Until recently, inflammatory chemokines were viewed mainly as indispensable gate keepers of immunity and inflammation. However, updated research indicates that members of this chemokine sub-family are important constituents of the tumor microenvironment, having multifaceted tumor-promoting roles in cancer. A very large number of studies indicate that many of the inflammatory chemokines are exploited by the tumor cells for their own benefit, and are actually skewed to the pro-malignancy phenotype. The different chemokines may be simultaneously expressed at the tumor site, having overlapping but also distinct tumor-promoting impacts. In general (except for the axis of CXCR3 and its ligands, that acts as a double-edged sword), the inflammatory chemokines induce immune imbalance at primary tumors and metastatic sites, doing so by promoting the presence and activation of tumor-associated macrophages (TAM), myeloid-derived suppressor cells (MDSC) and/or T regulatory cells (Treg). In parallel, immune suppression is ensued due to inhibition of Th1 cells and cytotoxic T lymphocytes (CTL). The chemokines also elevate metastasis-related processes, such as angiogenesis and osteoclastogenesis in the bone. Furthermore, they act directly on the tumor cells, promoting their proliferation, migration and invasion properties. Obviously, not all chemokines have the same pro-malignancy roles; however, chemokines that share the same receptor tend to have much in common in terms of their pro-cancerous activities. Accordingly, we will describe the roles of inflammatory chemokines in malignancy by using a receptor-based categorization: (1) CXCR1 and CXCR2 with their ELR+ CXC chemokine ligands, primarily CXCL8 (IL-8) but also CXCL1 (MGSA, GROα) and CXCL5 (ENA-78); (2) CXCR3 with its non-ELR CXC chemokine ligands: CXCL9 (Mig), CXCL10 (IP-10) and CXCL11 (I-Tac); (3) CCR2 and its ligands, mainly CCL2 (MCP-1); (4) CCR5 and its corresponding chemokines, with major emphasis on CCL5 (RANTES) and CCL3 (MIP-1α). Based on the findings obtained so far, we propose that inflammatory chemokines and their receptors are attractive therapeutic targets in malignancy, and discuss the expected difficulties in translating such approaches in the clinic.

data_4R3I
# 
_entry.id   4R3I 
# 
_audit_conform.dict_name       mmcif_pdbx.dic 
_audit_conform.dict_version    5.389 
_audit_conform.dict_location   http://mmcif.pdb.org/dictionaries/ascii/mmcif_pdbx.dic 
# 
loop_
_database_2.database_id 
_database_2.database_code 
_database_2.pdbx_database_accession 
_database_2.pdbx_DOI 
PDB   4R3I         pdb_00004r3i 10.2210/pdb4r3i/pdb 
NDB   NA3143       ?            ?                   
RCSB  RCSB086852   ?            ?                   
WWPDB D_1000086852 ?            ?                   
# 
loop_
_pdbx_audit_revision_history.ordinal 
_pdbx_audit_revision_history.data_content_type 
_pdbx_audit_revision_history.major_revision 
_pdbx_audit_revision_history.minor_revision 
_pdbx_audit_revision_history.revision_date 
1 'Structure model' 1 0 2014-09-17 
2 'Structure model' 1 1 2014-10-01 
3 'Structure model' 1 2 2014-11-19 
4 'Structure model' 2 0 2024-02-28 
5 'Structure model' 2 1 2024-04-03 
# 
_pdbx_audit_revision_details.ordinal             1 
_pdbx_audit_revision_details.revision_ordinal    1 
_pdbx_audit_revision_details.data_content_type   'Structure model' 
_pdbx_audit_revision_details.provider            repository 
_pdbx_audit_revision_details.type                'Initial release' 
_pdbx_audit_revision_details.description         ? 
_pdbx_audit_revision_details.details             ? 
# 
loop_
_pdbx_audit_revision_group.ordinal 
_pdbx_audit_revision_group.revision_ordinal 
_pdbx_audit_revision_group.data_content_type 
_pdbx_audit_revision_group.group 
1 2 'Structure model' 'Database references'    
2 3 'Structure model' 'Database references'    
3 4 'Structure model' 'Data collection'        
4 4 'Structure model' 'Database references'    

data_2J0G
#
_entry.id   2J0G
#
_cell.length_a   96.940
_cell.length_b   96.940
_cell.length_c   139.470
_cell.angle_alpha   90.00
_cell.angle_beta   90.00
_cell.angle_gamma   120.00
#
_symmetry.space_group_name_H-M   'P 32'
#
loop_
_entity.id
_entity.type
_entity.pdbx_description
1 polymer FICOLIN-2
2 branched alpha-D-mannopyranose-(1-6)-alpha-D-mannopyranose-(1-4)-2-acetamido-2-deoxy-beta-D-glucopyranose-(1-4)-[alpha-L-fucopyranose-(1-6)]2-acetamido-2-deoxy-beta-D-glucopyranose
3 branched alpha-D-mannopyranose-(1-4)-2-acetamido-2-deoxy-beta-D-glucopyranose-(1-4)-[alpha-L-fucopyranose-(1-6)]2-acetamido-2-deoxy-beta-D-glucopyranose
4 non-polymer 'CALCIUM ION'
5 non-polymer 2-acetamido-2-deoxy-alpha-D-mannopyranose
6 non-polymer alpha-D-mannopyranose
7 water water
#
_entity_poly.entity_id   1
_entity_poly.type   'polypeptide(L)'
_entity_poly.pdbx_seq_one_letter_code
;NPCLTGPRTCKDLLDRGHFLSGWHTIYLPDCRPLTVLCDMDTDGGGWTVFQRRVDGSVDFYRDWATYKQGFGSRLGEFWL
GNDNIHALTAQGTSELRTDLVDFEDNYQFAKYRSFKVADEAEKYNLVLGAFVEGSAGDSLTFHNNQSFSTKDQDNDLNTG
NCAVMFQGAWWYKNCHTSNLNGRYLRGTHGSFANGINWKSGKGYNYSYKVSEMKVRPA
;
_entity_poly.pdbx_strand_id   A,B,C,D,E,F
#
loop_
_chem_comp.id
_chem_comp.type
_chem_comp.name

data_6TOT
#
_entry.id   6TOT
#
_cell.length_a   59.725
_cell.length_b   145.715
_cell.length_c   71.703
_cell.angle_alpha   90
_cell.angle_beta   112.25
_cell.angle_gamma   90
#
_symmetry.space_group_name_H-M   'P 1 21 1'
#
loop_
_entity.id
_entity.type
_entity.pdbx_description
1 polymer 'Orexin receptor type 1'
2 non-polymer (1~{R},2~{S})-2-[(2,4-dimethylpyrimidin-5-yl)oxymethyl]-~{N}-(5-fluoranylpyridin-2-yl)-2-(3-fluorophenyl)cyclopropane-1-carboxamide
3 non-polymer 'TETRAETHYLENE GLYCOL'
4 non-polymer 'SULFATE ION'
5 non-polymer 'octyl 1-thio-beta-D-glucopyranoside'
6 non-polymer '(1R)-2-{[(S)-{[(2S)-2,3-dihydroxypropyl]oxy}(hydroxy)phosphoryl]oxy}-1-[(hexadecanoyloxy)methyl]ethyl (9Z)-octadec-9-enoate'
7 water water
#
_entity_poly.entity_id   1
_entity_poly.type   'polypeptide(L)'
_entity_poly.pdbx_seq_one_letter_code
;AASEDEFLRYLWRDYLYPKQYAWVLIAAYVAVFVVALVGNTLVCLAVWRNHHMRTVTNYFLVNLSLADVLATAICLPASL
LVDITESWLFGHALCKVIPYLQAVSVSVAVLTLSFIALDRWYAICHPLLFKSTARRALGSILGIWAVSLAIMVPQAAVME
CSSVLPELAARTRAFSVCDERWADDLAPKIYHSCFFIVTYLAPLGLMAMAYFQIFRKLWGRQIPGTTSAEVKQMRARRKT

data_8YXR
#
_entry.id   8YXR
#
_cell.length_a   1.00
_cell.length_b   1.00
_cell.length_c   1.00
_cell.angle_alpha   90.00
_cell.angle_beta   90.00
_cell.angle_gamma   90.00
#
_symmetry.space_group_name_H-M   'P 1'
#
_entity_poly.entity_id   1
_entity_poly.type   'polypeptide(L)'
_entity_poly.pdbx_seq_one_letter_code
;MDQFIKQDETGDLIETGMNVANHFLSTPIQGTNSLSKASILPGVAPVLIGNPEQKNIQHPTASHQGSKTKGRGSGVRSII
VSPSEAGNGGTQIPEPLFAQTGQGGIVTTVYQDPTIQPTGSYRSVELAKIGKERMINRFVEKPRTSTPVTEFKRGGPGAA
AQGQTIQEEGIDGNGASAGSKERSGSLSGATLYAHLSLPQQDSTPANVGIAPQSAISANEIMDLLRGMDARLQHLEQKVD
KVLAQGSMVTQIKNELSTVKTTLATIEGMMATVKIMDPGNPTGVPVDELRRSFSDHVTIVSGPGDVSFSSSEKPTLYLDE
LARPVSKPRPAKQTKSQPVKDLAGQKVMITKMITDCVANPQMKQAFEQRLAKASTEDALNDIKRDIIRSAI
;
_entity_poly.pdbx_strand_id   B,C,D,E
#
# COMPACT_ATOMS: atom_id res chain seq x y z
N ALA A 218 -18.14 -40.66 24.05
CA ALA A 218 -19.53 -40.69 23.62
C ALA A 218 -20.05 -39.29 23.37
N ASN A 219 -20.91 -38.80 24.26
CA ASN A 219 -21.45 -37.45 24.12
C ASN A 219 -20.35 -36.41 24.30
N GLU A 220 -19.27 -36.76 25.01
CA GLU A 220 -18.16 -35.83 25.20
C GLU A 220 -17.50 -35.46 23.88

- CCR2 ligands
- CCR5 ligands, TAM, MDSC, T cells
- CXCR1/CXCR2 ligands
- CXCR3 ligands
- Inflammatory chemokines